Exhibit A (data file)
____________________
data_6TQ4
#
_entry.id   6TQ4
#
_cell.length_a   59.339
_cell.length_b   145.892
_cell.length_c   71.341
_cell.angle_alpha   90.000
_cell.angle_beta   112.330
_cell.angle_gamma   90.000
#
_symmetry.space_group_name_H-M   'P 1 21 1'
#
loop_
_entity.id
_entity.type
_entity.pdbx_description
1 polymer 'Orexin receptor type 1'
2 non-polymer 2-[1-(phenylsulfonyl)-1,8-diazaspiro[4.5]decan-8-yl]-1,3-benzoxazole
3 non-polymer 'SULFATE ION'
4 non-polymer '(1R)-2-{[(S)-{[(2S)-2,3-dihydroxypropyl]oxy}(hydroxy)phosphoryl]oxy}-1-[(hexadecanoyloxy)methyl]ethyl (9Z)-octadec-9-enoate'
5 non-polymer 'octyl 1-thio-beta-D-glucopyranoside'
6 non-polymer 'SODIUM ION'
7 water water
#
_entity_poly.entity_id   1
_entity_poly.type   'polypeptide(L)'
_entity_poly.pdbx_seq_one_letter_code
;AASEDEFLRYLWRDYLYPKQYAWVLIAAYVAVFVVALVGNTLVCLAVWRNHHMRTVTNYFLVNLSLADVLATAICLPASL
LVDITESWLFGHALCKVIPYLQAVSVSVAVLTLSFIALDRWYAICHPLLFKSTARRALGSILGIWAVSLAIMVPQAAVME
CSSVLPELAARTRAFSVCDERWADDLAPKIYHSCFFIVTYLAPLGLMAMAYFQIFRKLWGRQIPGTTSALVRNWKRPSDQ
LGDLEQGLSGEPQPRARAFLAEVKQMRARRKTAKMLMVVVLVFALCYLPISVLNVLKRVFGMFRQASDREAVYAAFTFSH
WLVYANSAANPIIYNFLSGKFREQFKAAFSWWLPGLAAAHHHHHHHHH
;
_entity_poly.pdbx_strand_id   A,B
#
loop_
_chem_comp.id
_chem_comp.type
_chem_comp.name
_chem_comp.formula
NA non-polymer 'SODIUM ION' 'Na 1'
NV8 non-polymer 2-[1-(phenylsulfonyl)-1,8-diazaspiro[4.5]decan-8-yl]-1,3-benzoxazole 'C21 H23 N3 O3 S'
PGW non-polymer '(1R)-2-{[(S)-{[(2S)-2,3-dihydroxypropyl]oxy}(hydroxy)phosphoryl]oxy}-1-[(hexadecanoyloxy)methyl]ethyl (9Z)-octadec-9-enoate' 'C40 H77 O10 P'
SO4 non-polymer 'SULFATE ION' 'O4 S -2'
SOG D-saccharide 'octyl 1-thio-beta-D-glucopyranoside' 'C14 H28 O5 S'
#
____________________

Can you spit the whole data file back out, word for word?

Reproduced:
data_6TQ4
#
_entry.id   6TQ4
#
_cell.length_a   59.339
_cell.length_b   145.892
_cell.length_c   71.341
_cell.angle_alpha   90.000
_cell.angle_beta   112.330
_cell.angle_gamma   90.000
#
_symmetry.space_group_name_H-M   'P 1 21 1'
#
loop_
_entity.id
_entity.type
_entity.pdbx_description
1 polymer 'Orexin receptor type 1'
2 non-polymer 2-[1-(phenylsulfonyl)-1,8-diazaspiro[4.5]decan-8-yl]-1,3-benzoxazole
3 non-polymer 'SULFATE ION'
4 non-polymer '(1R)-2-{[(S)-{[(2S)-2,3-dihydroxypropyl]oxy}(hydroxy)phosphoryl]oxy}-1-[(hexadecanoyloxy)methyl]ethyl (9Z)-octadec-9-enoate'
5 non-polymer 'octyl 1-thio-beta-D-glucopyranoside'
6 non-polymer 'SODIUM ION'
7 water water
#
_entity_poly.entity_id   1
_entity_poly.type   'polypeptide(L)'
_entity_poly.pdbx_seq_one_letter_code
;AASEDEFLRYLWRDYLYPKQYAWVLIAAYVAVFVVALVGNTLVCLAVWRNHHMRTVTNYFLVNLSLADVLATAICLPASL
LVDITESWLFGHALCKVIPYLQAVSVSVAVLTLSFIALDRWYAICHPLLFKSTARRALGSILGIWAVSLAIMVPQAAVME
CSSVLPELAARTRAFSVCDERWADDLAPKIYHSCFFIVTYLAPLGLMAMAYFQIFRKLWGRQIPGTTSALVRNWKRPSDQ
LGDLEQGLSGEPQPRARAFLAEVKQMRARRKTAKMLMVVVLVFALCYLPISVLNVLKRVFGMFRQASDREAVYAAFTFSH
WLVYANSAANPIIYNFLSGKFREQFKAAFSWWLPGLAAAHHHHHHHHH
;
_entity_poly.pdbx_strand_id   A,B
#
loop_
_chem_comp.id
_chem_comp.type
_chem_comp.name
_chem_comp.formula
NA non-polymer 'SODIUM ION' 'Na 1'
NV8 non-polymer 2-[1-(phenylsulfonyl)-1,8-diazaspiro[4.5]decan-8-yl]-1,3-benzoxazole 'C21 H23 N3 O3 S'
PGW non-polymer '(1R)-2-{[(S)-{[(2S)-2,3-dihydroxypropyl]oxy}(hydroxy)phosphoryl]oxy}-1-[(hexadecanoyloxy)methyl]ethyl (9Z)-octadec-9-enoate' 'C40 H77 O10 P'
SO4 non-polymer 'SULFATE ION' 'O4 S -2'
SOG D-saccharide 'octyl 1-thio-beta-D-glucopyranoside' 'C14 H28 O5 S'
#